A Wellington woman’s year-long battle to get a dime from insurance company Vero to rebuild the wall
A Wellington homeowner who was awakened by a landslide crashing through her kitchen window a year ago is still struggling to convince her insurance company to pay even a cent for the sky-high costs of rebuilding the destroyed retaining wall.
The night an avalanche of rocks and debris smashed into Gillian Parnham’s kitchen window is etched in her memory.
“We heard some crashes which must have been the first rocks to fall, and then there was a big roar, a big roar, and glass shattering as everything fell on the house. It was terrifying.”
A retaining wall measuring 3 meters high and 11 meters long burst due to the rain.
Parnham lived on the slopes in the Northland suburb of Wellington, near the Botanic Gardens, where her backyard was set on a hill at a 45-degree angle.
She and her husband were evacuated immediately, but Vero’s subsistence allowance has now been exhausted.
“We just got home but it’s just a construction site, all the scaffolding is up, the whole backyard is full of scaffolding, and it’s about three or four levels high.”
Persistent heavy rains last winter caused hundreds of slides across the capital — nearly 700 in seven weeks, resulting in nearly 300 land claims.
Parnham needed to rebuild the 40-year-old retaining wall, but Vero said it didn’t need to top Toka Tū Ake EQC’s $36,000 ground cover — because the cost of bringing it back up to par would have been less than that amount.
But Parnham said the cost to rebuild to today’s higher standards was about $290,000, and she submitted those engineers’ quotes to the insurance company.
“You pay your premiums your whole life and you do the adult thing, and you think you’re covered, but when it comes down to it, you’re really not. The $36,000 that I have for the lost ground and the retaining wall, that’s only 12% of the actual cost of fixing that.”
She had hired an attorney to dispute the claim and was owed payment for stabilization of her backyard.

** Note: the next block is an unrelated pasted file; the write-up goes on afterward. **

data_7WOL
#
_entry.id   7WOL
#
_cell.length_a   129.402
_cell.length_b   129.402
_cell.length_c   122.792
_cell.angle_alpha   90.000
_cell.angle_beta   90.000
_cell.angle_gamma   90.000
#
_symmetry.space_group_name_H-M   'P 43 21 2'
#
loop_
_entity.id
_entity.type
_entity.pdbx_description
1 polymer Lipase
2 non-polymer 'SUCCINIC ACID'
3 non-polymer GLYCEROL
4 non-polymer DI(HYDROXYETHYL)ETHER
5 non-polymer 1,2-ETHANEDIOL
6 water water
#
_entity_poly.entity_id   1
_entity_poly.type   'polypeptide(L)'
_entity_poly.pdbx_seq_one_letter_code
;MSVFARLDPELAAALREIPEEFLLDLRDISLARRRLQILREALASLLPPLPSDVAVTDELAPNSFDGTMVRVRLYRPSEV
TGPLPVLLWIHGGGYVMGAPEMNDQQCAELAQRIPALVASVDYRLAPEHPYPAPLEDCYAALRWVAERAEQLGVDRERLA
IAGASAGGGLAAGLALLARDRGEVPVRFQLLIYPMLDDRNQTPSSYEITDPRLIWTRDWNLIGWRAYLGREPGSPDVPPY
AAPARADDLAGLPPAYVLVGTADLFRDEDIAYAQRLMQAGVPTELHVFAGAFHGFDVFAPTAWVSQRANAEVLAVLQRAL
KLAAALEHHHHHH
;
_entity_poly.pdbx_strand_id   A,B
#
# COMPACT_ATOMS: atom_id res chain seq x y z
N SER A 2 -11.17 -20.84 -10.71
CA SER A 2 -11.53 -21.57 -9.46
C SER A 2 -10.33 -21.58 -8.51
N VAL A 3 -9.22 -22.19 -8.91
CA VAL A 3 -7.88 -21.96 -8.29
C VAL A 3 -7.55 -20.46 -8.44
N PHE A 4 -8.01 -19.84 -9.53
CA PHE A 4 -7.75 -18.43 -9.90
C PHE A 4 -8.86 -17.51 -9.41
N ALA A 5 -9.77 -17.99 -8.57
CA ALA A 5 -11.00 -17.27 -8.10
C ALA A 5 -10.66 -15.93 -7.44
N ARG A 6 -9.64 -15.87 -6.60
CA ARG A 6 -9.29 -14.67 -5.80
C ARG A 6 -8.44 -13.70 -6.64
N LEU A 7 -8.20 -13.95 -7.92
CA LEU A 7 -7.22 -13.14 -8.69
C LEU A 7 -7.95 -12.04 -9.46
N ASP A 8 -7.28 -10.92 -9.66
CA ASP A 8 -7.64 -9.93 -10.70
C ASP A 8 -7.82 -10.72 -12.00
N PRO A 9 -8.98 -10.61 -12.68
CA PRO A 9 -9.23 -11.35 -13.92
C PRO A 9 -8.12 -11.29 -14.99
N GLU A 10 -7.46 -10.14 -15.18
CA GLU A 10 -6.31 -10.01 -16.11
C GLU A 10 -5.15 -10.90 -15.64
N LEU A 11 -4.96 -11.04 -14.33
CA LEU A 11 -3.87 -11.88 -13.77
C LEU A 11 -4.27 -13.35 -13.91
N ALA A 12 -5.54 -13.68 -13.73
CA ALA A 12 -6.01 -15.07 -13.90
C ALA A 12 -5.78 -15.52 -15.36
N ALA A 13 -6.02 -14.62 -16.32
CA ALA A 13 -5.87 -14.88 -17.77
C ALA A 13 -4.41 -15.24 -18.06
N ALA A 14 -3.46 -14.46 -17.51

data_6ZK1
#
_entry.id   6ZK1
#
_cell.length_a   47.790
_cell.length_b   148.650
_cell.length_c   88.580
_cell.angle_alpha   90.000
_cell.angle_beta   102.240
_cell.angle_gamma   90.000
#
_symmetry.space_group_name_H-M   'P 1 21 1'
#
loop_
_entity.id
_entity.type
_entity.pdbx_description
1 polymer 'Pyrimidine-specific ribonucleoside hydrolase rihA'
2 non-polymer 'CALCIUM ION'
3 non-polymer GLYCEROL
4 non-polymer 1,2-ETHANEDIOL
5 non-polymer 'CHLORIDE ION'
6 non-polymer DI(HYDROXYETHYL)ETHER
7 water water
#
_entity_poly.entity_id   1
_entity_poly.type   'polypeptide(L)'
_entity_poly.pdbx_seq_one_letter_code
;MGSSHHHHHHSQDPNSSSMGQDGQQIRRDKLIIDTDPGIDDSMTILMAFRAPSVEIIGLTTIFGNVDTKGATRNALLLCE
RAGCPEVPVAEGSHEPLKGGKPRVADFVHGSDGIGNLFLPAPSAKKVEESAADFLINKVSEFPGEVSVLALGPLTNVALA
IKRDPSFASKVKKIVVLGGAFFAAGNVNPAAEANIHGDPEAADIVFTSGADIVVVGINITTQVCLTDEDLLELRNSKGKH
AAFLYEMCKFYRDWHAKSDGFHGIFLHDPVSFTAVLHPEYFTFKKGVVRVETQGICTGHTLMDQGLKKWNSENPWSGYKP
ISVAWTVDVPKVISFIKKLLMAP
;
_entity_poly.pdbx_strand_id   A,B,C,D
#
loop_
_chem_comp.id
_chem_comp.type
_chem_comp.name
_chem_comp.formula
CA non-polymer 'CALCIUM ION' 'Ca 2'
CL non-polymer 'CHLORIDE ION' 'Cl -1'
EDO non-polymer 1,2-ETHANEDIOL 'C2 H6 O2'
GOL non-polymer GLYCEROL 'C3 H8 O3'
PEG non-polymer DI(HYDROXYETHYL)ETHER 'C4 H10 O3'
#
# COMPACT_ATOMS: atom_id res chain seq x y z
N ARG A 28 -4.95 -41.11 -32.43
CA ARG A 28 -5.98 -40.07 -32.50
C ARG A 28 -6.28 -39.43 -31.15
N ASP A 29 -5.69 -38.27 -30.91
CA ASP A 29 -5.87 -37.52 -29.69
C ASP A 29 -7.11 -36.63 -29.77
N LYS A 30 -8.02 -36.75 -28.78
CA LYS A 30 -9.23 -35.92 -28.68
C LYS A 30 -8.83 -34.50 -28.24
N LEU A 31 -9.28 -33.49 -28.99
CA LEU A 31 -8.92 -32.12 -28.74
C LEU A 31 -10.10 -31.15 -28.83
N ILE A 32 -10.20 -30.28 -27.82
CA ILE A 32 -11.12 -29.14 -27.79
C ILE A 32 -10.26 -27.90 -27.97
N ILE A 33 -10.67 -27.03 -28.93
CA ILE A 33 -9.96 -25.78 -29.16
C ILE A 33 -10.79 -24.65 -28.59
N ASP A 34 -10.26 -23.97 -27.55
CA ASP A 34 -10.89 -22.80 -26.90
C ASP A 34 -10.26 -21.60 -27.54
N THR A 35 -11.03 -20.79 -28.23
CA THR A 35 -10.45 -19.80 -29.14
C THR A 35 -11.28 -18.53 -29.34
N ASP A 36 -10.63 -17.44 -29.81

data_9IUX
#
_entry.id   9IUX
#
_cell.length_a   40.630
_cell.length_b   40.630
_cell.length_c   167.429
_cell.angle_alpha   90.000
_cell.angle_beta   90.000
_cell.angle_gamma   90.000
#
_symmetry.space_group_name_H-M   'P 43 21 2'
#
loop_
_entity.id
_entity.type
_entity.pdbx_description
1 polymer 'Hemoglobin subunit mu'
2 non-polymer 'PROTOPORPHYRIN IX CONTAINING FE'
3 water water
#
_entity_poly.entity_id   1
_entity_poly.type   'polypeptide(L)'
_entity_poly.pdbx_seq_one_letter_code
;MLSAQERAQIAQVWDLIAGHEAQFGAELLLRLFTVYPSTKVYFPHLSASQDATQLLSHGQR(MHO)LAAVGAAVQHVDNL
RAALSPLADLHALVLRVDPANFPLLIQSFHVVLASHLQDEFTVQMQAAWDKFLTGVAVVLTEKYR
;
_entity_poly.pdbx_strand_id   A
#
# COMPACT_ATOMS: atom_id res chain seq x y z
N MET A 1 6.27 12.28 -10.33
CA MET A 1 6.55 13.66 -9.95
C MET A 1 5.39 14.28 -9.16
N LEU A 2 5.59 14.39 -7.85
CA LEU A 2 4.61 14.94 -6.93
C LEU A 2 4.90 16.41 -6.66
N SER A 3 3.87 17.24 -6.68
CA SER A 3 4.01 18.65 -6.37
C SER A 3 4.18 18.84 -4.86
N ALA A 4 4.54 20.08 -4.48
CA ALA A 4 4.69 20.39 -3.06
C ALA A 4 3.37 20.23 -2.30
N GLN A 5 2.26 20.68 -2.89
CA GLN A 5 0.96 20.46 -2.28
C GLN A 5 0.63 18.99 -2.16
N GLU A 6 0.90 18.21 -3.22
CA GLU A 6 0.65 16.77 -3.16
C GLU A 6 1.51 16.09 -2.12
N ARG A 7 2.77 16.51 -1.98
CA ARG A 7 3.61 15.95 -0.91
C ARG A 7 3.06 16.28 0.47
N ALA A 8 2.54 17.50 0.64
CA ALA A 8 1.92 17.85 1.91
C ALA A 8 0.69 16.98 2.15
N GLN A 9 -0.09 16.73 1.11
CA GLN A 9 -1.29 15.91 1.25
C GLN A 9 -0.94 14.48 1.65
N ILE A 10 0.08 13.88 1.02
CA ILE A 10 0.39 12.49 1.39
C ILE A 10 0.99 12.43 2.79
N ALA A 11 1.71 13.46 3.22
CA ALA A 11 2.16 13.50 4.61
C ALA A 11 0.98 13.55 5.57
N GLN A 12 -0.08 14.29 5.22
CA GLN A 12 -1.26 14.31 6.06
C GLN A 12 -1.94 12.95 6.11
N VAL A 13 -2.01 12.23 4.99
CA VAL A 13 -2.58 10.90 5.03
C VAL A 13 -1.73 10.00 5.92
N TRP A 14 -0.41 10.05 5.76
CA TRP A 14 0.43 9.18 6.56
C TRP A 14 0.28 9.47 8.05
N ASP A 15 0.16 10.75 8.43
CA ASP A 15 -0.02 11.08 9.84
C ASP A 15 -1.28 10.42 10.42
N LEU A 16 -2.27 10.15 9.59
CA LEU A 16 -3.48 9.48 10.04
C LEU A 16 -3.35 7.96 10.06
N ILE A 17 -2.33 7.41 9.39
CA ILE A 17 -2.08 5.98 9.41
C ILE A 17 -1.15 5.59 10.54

Insurers were handling land claims on behalf of EQC, in accordance with the EQC Act.
Ferro made a statement declining the interview.
“In this case, the valuation was completed and the par value was less than the EQC compensation value, and therefore no additional interest was paid,” the company said.
“Our client disputed our cost assessment, and we asked them to provide a quote based on a similar repair to support their dispute.
“They have now provided a quote from a contractor and we are currently reviewing this and will get back to the client shortly.”
EQC had 7,700 land claims as a result of Hurricane Gabriel and the weekend flooding in Auckland, of which 35 percent had been paid.
Agency spokeswoman Kate Todd said many will take more than a year to settle, and homeowners should be aware of what the agency can cover.
“It is very complex and limited,” she said.
“At a very high level, you are protected by the platform on which your house sits, and then eight meters from it and other relevant structures on the site, and then your main entrance is covered by up to 60 metres.
“People think, ‘Great, I’ve got you covered,’ but when it actually comes down to claims time under the law, we’re required to price both the repairs and the value of the land damaged, and the law requires us to pay the lesser of those two amounts.”
Claims for land damage caused by slides can be complex and require a roster of experts to assess the situation, Todd said. For many, it will be a long wait.
Parnham was looking forward to the day when local wildlife would return to her Wellington backyard.
“I felt like Snow White with all the birds flying around, it’s a really beautiful thing. The retaining wall that was broken down, was covered in ferns and glow worms.”
Parnham urged other homeowners who have suffered landslide damage to seek independent advice.
At the same time, she was also contesting a separate claim for damage to her home caused by the slide, which cost builders and engineers just over $150,000 to repair — but the damages offered by EQC would only cover a third of that amount.
Parnham received just over $27,000 from the EQC in relation to the damage to her home, and was offered another $19,500, which she said was not enough.
Ferro said she has been in contact with Parnham about the allegations.
“The land settlement and damage to the house were based on the client’s entitlements under the EQC Act, while the land settlement was based on the valuation of the damaged land and the damaged retaining wall (the land settlement is based on the lesser of the value of the land damage or the cost of restoring the land),” the insurer said.
“Settlements include amounts related to imminent risks to land and buildings (based on normal weather over the next 12 months).”
(tags for translation) Radio New Zealand